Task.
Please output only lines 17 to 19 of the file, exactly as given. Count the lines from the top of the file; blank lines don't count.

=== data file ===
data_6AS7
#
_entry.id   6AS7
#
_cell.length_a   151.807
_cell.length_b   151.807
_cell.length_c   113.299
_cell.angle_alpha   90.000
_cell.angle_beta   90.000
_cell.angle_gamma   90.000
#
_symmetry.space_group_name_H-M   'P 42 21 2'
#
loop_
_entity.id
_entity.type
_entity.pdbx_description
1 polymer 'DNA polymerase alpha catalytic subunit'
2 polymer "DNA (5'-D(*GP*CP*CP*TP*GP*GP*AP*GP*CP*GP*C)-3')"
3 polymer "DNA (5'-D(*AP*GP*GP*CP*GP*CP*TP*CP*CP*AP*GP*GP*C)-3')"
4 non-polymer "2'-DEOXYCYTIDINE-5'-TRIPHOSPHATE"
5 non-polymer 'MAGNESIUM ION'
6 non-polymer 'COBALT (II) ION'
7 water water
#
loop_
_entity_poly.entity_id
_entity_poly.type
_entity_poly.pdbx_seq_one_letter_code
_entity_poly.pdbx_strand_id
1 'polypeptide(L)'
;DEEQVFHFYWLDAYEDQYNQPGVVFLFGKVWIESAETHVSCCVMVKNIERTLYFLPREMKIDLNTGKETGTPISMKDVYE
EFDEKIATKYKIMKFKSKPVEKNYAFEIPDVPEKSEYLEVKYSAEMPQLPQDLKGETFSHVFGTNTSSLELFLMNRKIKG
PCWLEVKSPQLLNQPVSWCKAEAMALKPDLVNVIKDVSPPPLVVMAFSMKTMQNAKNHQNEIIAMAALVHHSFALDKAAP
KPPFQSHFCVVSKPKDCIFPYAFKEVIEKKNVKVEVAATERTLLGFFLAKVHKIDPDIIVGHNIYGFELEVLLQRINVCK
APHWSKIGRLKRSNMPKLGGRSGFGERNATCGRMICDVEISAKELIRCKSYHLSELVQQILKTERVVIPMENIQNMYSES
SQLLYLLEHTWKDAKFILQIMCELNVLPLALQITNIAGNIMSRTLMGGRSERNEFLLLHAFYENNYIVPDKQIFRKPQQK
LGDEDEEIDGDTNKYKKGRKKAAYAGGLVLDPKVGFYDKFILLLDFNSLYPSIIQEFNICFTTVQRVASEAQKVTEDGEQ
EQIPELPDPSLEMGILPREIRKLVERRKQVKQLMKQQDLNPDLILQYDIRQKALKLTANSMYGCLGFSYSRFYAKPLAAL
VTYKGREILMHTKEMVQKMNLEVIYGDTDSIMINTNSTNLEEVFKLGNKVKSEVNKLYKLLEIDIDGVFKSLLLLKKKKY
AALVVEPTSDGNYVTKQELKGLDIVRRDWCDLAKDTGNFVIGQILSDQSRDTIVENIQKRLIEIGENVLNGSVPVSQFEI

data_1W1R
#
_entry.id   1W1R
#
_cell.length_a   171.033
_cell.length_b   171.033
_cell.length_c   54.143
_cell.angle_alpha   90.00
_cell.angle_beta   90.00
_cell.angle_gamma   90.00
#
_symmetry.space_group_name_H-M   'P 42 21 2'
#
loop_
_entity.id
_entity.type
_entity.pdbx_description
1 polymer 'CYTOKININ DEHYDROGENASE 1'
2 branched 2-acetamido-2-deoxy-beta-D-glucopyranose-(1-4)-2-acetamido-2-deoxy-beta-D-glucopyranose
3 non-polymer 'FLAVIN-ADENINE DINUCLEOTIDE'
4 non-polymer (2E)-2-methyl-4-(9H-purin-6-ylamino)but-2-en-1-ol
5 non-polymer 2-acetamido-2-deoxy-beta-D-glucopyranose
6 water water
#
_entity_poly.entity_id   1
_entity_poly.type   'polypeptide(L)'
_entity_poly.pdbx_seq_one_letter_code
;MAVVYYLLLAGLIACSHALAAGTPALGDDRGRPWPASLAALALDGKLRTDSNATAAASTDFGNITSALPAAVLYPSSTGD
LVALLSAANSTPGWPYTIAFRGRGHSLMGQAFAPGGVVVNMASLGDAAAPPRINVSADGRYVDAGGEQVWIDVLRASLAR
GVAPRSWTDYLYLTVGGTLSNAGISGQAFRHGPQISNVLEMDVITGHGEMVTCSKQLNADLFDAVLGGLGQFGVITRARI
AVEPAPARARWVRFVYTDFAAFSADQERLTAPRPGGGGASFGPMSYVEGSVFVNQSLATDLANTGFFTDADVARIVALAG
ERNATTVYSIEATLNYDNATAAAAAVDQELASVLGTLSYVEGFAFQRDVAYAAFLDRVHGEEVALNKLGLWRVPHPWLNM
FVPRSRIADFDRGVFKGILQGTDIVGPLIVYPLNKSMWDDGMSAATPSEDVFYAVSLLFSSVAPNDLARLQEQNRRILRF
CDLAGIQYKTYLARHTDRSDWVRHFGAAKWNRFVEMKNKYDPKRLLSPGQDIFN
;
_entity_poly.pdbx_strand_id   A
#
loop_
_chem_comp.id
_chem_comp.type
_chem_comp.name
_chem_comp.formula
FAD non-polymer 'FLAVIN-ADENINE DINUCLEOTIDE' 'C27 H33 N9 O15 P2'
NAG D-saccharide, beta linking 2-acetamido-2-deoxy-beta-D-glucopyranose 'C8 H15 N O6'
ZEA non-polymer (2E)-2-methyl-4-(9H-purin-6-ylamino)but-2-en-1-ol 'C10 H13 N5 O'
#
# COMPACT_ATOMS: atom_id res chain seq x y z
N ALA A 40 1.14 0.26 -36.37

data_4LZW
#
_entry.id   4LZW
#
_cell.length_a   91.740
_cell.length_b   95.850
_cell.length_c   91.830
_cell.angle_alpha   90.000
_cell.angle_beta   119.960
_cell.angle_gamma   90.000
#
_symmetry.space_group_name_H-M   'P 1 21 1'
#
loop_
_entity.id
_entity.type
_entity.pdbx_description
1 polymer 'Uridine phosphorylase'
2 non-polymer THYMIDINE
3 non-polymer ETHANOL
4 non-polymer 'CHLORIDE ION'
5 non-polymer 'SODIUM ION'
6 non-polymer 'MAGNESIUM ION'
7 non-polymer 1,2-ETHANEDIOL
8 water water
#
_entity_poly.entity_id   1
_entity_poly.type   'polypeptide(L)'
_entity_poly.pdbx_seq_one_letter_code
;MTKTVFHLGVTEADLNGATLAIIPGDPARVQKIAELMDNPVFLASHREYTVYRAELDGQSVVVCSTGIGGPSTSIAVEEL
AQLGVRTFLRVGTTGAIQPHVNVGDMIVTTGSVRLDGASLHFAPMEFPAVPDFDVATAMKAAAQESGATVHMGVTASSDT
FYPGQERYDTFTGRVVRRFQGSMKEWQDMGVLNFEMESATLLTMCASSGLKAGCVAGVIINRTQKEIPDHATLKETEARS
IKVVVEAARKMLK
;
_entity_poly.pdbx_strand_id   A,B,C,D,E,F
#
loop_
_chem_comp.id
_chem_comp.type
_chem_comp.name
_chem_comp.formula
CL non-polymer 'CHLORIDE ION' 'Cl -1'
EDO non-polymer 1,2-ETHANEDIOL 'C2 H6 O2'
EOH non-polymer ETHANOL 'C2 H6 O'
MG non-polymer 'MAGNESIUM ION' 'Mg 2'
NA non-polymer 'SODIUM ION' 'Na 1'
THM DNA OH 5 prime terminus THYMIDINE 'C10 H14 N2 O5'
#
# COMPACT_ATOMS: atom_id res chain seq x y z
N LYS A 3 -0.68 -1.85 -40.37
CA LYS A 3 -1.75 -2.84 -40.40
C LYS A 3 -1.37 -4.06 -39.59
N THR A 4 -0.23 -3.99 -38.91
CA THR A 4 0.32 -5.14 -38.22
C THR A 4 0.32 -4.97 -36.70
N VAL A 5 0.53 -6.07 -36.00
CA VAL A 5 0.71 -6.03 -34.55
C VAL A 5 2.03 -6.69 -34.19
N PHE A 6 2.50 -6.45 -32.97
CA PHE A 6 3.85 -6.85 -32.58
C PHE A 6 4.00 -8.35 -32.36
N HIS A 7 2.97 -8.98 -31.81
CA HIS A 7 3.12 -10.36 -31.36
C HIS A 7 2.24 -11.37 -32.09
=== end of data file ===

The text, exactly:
_entity.pdbx_description
1 polymer 'DNA polymerase alpha catalytic subunit'
2 polymer "DNA (5'-D(*GP*CP*CP*TP*GP*GP*AP*GP*CP*GP*C)-3')"